# Number of the Day with Ten Frames

One of the perks of being a math instructional coach is that you get to visit classrooms on a daily basis. On one of those visits, I observed this 1st-grade number of the day routine using ten frames.

The daily routine begins by showing the number of the day (which is the number of days in school) using ten frames. Each day a student gets to draw another dot on the ten-frame. You could have students add a dot sticker, but it was kind of cool to see the kid-drawn dots.

What happens next is the magic of this routine. The teacher had put adhesive magnet squares on the back of the ten frames (which you see on the board), so the kiddos could move them around. When I walked in, the students were showing different ways to make 83 using two addends by sliding the ten frames into two columns. So what you see in the picture below is a student showing 83 as 50 + 33. Brilliant, right?

As students came up to show different ways to decompose the number, the teacher recorded their expressions on a mini whiteboard.

With each new way to decompose the number of the day, the class counted aloud each addend (practicing counting by tens) and confirmed that the expression was correct.

THEN, the class moved on to three addends! Just awesome.

Best question of the day: “So, class, no matter how we move the numbers around, what number will we always have?” EIGHTY-THREE!

Do you need a ten-frame template? Just click here to grab one that prints three to a page.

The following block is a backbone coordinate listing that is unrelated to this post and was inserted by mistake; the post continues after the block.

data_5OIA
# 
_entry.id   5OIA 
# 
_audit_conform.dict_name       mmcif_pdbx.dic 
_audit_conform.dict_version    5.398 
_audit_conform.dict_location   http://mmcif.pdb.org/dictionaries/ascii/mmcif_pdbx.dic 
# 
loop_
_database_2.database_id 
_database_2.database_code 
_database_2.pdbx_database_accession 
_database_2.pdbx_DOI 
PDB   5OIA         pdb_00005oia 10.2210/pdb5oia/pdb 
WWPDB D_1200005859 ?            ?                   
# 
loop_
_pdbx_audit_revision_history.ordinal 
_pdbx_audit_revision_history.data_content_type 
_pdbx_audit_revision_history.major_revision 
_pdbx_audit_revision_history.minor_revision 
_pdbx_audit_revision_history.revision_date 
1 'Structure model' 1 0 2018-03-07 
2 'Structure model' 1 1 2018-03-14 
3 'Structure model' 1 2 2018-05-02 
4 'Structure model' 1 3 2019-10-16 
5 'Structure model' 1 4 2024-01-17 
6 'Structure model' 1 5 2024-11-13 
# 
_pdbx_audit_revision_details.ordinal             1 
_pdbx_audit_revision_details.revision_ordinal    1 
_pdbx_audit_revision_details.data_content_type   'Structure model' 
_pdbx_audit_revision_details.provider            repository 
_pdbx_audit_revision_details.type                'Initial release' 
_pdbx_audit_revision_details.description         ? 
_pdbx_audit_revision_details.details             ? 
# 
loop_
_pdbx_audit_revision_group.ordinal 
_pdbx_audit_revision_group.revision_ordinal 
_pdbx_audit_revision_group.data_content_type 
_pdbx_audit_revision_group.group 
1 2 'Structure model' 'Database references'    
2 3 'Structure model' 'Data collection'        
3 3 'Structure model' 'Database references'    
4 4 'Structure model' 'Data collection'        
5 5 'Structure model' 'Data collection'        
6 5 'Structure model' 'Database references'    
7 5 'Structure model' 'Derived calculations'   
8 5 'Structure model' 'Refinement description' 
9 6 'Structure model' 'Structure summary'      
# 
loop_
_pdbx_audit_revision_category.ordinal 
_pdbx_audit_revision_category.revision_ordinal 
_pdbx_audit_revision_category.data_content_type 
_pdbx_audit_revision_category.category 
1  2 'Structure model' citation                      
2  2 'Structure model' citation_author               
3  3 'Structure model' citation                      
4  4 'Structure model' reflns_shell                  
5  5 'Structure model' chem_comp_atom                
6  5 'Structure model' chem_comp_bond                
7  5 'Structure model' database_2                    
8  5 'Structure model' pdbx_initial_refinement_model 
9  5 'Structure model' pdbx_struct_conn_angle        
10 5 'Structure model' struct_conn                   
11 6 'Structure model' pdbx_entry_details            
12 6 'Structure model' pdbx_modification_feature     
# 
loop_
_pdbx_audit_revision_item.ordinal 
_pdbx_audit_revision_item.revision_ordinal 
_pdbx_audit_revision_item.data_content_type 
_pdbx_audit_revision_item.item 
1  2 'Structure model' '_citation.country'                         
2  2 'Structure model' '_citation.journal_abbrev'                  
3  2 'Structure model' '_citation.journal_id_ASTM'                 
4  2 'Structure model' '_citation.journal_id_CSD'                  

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1. Anonymous says:

I like it! Thanks for sharing! Do you happen to know what all was on the “Checklist” at the top of the board in the first pic?

1. Donna Boucher says:

Great question! I do, but I don’t have an electronic copy at home. I’ll get one and add a link to it on this post tomorrow!

2. Anonymous says:

Even though we are at day 97 I started today. Great way to review what we have done already. Def. going to start earlier next year! Thanks again. – Ashley (original poster)

3. Donna Boucher says:

Awesome, guys!! So glad you like the routine! ๐

2. barb :) says:

May I make a suggestion for second grade teachers – instead of counting up, count back! Boy, do the subtraction light bulbs start going off for second graders then. ๐
barb ๐

1. Donna Boucher says:

Sounds great, Barb! Thanks for the suggestion. ๐

2. Gayle Morrison says:

Thanks for that suggestion!

3. Elizabeth Pruyn says:

Thanks, I have been looking for ways to add CCSS to my Math Their Way calendar routine. This & counting by 10s (4, 14, 24, etc.) will help! Elizabeth

1. Donna Boucher says:

Absolutely, Elizabeth! Always nice to have new activities to add to the mix.

4. Anonymous says:

Thanks for your blog. The only thing that is that the zig zag backround really makes it hard for me to concentrate reading your blog! It is distracting and makes me a bit dizzy! I was not able to read the post you had today from trying not to focus on the zig zags ๐

1. Donna Boucher says:

Oh no! I love the zig zags! I’m so sorry they bother you. ๐

5. Anonymous says:

Hoping you will change them some time so I can enjoy reading your posts ๐

6. Erin says:

Could you post something like this for grade 4?

1. Donna Boucher says:

Erin, there’s LOTS of stuff for Grade 4 on my blog! Be sure to use the Search by Topic on the right hand side and look for 4th Grade. Here is a link to another blog post on a daily routine that could be used for 4th grade. ๐

1. Erin says:

Thanks! We are currently working with standards that are a bit more rigorous in our 4th grade class. Do you have any number routines for 4.OA or 4.NBT? Looking for more multiplication and division. Thanks!

7. Roger says:

Too complicated for my Aussie brain. Please explain ? !

8. Roger says:

I have already !

9. Sheila Infante says:

Wow…love this! Wish I could follow that teacher! Do you know if she has a blog or anything?

1. Sheila Infante says:

oops! seeing that this is from 2013. still so great, tho!

2. Donna Boucher says:

Sorry, no blog. ๐